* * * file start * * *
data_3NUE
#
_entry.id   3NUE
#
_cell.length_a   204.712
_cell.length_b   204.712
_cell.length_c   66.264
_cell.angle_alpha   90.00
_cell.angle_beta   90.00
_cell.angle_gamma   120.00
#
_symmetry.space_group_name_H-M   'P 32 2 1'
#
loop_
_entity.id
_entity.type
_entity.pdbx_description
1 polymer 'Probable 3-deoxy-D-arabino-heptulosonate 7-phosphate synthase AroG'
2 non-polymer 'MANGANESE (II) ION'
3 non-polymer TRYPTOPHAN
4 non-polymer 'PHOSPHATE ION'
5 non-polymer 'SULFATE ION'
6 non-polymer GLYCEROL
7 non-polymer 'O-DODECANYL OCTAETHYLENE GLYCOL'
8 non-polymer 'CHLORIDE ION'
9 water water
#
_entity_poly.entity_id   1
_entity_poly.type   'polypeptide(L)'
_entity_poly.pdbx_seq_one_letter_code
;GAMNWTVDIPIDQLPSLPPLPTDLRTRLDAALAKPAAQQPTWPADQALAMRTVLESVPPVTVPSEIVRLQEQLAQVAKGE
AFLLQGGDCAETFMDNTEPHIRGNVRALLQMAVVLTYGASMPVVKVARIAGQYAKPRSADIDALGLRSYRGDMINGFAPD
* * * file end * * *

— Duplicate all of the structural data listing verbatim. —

data_3NUE
#
_entry.id   3NUE
#
_cell.length_a   204.712
_cell.length_b   204.712
_cell.length_c   66.264
_cell.angle_alpha   90.00
_cell.angle_beta   90.00
_cell.angle_gamma   120.00
#
_symmetry.space_group_name_H-M   'P 32 2 1'
#
loop_
_entity.id
_entity.type
_entity.pdbx_description
1 polymer 'Probable 3-deoxy-D-arabino-heptulosonate 7-phosphate synthase AroG'
2 non-polymer 'MANGANESE (II) ION'
3 non-polymer TRYPTOPHAN
4 non-polymer 'PHOSPHATE ION'
5 non-polymer 'SULFATE ION'
6 non-polymer GLYCEROL
7 non-polymer 'O-DODECANYL OCTAETHYLENE GLYCOL'
8 non-polymer 'CHLORIDE ION'
9 water water
#
_entity_poly.entity_id   1
_entity_poly.type   'polypeptide(L)'
_entity_poly.pdbx_seq_one_letter_code
;GAMNWTVDIPIDQLPSLPPLPTDLRTRLDAALAKPAAQQPTWPADQALAMRTVLESVPPVTVPSEIVRLQEQLAQVAKGE
AFLLQGGDCAETFMDNTEPHIRGNVRALLQMAVVLTYGASMPVVKVARIAGQYAKPRSADIDALGLRSYRGDMINGFAPD